I guess I shouldn’t complain about my girlfriend, Sarah. She’s super-cute, and her green eyes are bright underneath her auburn curls. She loves SciFi movies and she doesn’t hassle me whenever I binge on Call of Duty.
It’s just that she’s really scary.
She’s not abusive. At 5’2″ and 108 pounds soaking wet, she’s not threatening physically. Not that she would. She’s sweet-natured, and she loves to sing while she bakes cookies. She’s never raised an angry hand. She doesn’t have to.
She has a superpower.
She’s psycho-kinetic, but when she first explained it to me, it didn’t sound so impressive. She can’t make anything move from here to there; couldn’t lift a feather with her mind. She can’t affect anything larger than a bowling ball, and only compress or expand things. Now here’s where it gets weird. She can do this expand-then-compress thing, back and forth, really, really fast. It’s measured by a frequency of 128.6 MHz. She’s a living radio station.
That sounds more like a parlor trick rather than anything useful until you think a moment. Most solid things can’t handle being shook around like that. In fact, battleship armor couldn’t handle it without going to pieces, violently.
My sweet Sarah doesn’t throw plates when she’s mad…she makes them explode.
It get’s even crazier. She has no known limit to her range. She could shake open Fort Knox from the other side of the world. Now that is awesome isn’t it. She can just squeeze if she wants. I watched her turn a charcoal briquet into a diamond in minutes. Yeah. Money would never be an issue in our relationship.
It goes without saying that she works for the CIA. Codenamed: Radio Blue. Kim Jung Il’s pancreatic cancer? Right. Nothing like having your pancreas swell to 5-times its normal size. That was my sweet Sarah.
After dating three months, neither of us had spoken the L-word. Revealing her superpower was a difficult-enough hump, but giving her a key to my apartment was easy. That’s why she walked in while I was showering, and how she found the text message.
I entered the kitchen after dressing and she was standing there, holding my cellphone. “Who’s Angelique?” she said in a shaking voice.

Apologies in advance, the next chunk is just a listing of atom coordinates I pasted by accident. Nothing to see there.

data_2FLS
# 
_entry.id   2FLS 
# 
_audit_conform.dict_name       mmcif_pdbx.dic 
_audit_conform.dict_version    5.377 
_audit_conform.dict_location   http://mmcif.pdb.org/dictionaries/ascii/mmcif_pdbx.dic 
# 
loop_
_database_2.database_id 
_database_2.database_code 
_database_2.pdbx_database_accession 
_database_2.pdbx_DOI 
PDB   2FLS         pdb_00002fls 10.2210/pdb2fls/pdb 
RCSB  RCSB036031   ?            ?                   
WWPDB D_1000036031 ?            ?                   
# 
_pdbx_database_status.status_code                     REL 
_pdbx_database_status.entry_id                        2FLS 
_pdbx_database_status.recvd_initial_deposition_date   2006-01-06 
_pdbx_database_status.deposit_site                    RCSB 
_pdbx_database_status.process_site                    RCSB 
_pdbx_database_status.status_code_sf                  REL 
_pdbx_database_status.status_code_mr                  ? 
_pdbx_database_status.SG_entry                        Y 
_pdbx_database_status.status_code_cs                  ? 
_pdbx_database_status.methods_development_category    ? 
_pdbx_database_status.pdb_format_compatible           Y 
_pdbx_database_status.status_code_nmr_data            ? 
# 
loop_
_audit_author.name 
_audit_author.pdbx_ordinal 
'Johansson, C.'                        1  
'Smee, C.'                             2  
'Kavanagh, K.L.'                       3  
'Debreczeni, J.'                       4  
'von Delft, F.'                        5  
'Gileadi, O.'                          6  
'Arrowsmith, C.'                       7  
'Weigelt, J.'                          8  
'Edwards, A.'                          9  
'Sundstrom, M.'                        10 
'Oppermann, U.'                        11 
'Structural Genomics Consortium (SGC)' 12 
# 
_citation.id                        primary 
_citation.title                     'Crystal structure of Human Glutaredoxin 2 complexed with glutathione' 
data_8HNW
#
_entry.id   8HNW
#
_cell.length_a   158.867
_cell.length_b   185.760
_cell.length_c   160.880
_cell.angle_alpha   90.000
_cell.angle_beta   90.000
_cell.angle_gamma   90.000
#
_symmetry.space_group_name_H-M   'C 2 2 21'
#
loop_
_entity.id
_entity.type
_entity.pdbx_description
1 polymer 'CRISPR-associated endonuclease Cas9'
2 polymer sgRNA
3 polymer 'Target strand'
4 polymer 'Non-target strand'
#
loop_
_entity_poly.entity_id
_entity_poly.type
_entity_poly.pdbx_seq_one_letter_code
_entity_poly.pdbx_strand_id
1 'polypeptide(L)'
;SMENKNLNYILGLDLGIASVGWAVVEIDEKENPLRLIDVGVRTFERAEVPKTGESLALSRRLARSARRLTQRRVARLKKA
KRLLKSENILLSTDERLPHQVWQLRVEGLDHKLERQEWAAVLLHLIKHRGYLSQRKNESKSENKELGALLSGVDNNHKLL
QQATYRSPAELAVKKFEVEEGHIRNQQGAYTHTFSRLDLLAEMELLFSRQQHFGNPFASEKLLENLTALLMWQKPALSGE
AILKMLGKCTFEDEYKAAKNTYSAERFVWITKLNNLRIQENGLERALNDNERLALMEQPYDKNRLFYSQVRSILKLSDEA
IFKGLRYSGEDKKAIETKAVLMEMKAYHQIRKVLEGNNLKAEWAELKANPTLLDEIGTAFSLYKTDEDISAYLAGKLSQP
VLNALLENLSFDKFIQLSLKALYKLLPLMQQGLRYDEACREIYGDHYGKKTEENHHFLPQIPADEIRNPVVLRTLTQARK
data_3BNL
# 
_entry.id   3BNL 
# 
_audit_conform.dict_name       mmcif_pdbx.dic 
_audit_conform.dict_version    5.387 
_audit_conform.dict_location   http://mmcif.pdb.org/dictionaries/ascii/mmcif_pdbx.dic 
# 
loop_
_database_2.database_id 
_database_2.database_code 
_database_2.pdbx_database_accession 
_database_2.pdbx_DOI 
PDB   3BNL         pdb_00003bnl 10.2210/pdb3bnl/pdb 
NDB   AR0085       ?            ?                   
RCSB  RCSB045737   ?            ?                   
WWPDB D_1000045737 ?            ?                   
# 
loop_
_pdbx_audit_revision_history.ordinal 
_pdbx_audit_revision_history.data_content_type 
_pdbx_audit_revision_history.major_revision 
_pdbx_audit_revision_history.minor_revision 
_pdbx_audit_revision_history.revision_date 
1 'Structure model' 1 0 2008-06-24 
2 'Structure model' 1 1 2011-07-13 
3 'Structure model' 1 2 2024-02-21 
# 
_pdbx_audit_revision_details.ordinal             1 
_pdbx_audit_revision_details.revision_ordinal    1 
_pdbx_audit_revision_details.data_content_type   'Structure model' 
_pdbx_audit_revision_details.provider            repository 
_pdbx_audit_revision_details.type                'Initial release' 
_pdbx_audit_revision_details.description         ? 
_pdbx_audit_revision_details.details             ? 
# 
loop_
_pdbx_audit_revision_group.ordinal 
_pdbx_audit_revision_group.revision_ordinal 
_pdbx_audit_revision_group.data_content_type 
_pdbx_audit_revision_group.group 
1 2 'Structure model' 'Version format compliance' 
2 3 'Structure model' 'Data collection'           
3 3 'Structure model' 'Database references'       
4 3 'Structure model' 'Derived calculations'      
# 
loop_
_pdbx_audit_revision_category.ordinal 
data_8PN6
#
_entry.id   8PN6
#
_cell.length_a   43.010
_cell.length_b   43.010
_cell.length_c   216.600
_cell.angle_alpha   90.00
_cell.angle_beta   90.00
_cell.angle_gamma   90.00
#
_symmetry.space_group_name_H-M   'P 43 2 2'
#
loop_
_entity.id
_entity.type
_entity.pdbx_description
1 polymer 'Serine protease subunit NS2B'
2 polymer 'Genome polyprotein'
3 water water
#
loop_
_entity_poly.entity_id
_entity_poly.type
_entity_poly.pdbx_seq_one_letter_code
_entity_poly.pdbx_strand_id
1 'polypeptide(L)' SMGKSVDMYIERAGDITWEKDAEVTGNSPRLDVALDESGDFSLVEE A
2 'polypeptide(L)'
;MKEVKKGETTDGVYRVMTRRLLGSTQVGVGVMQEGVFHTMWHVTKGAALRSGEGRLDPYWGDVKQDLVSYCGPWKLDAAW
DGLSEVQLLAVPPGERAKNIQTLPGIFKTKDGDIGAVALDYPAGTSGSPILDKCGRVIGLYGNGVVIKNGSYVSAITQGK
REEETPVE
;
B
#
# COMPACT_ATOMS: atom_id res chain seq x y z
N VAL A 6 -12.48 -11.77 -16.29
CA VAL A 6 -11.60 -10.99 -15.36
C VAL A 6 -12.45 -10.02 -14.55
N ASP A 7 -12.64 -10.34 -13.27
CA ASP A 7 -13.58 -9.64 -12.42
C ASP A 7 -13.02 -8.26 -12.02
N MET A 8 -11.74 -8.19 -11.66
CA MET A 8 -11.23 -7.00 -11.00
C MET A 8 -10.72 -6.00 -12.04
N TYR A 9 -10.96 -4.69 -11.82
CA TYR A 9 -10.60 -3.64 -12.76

I was off-guard, unprepared. “Uh…Angelique.”
“You know. The one who texted, ‘my dress is off, thanks to you!'”
“Well, she has trouble with the zipper sometimes.”
I am such an idiot.
“Oh really? I’ll bet you’re good for the bra and panties too!”
“‘Usually’ This has been going on awhile? How long, Niko?” She screamed, “How long!”
You know how a deer looks in in headlights? Yeah, that was me. Luckily, I don’t freeze like many people when facing imminent death.
I just babbled.
“Well…now, hold on. You see…uh.”
That’s when her eyes got that faint blue glow. It’s when she’s using her power. Sure enough, the wooden chair at the dining table began shaking violently. It shattered, scattering splinters across the room. I imagined her squeezing my brain into something the size of a pea, and I thought about running for my life. Maybe it would be hard to focus on a moving target? But that was good as admitting betrayal. Certain death sentence. Staying could make me deader. Should I stay or should I go?
I closed my eyes, waiting for excruciating pain. Instead, something worse happened. She collapsed into a surviving chair, and began sobbing.
Seeing Sarah so hurt ripped my heart out.
Then the Skype sound began playing on my laptop at the table, right beside Sarah. “Oh look! It’s Angelique,” she grated, answering the call.
The face of 88-year old Angelique appeared. She was already talking. “How’s my favorite neighbor? Thanks for taking my dress to get fixed. I don’t need help with it now!” She saw Sarah. “Oh my, who…”
“My girlfriend, Sarah,” I said, joining her.
“Oh! What a cute couple. You kids go make babies.” She hung up.
How do old people get away with saying things like that?
After makeup sex on the couch, we rested in the fresh light of a sunrise. I realized I’d held back because I’d wondered if she might one day kill me in a sudden rage. I knew now she loved me too much to do that. I’d thought too much about her super-power, and not enough that she’s a super-woman.
I told her I loved her.
Lucky for me. She can love an idiot.
Written for the Yeah Write Summer Series. This week’s prompt was, “Should I Stay or Should I Go?” Look for many fine stories right here: http://yeahwrite.me/summer-series-172-verbs/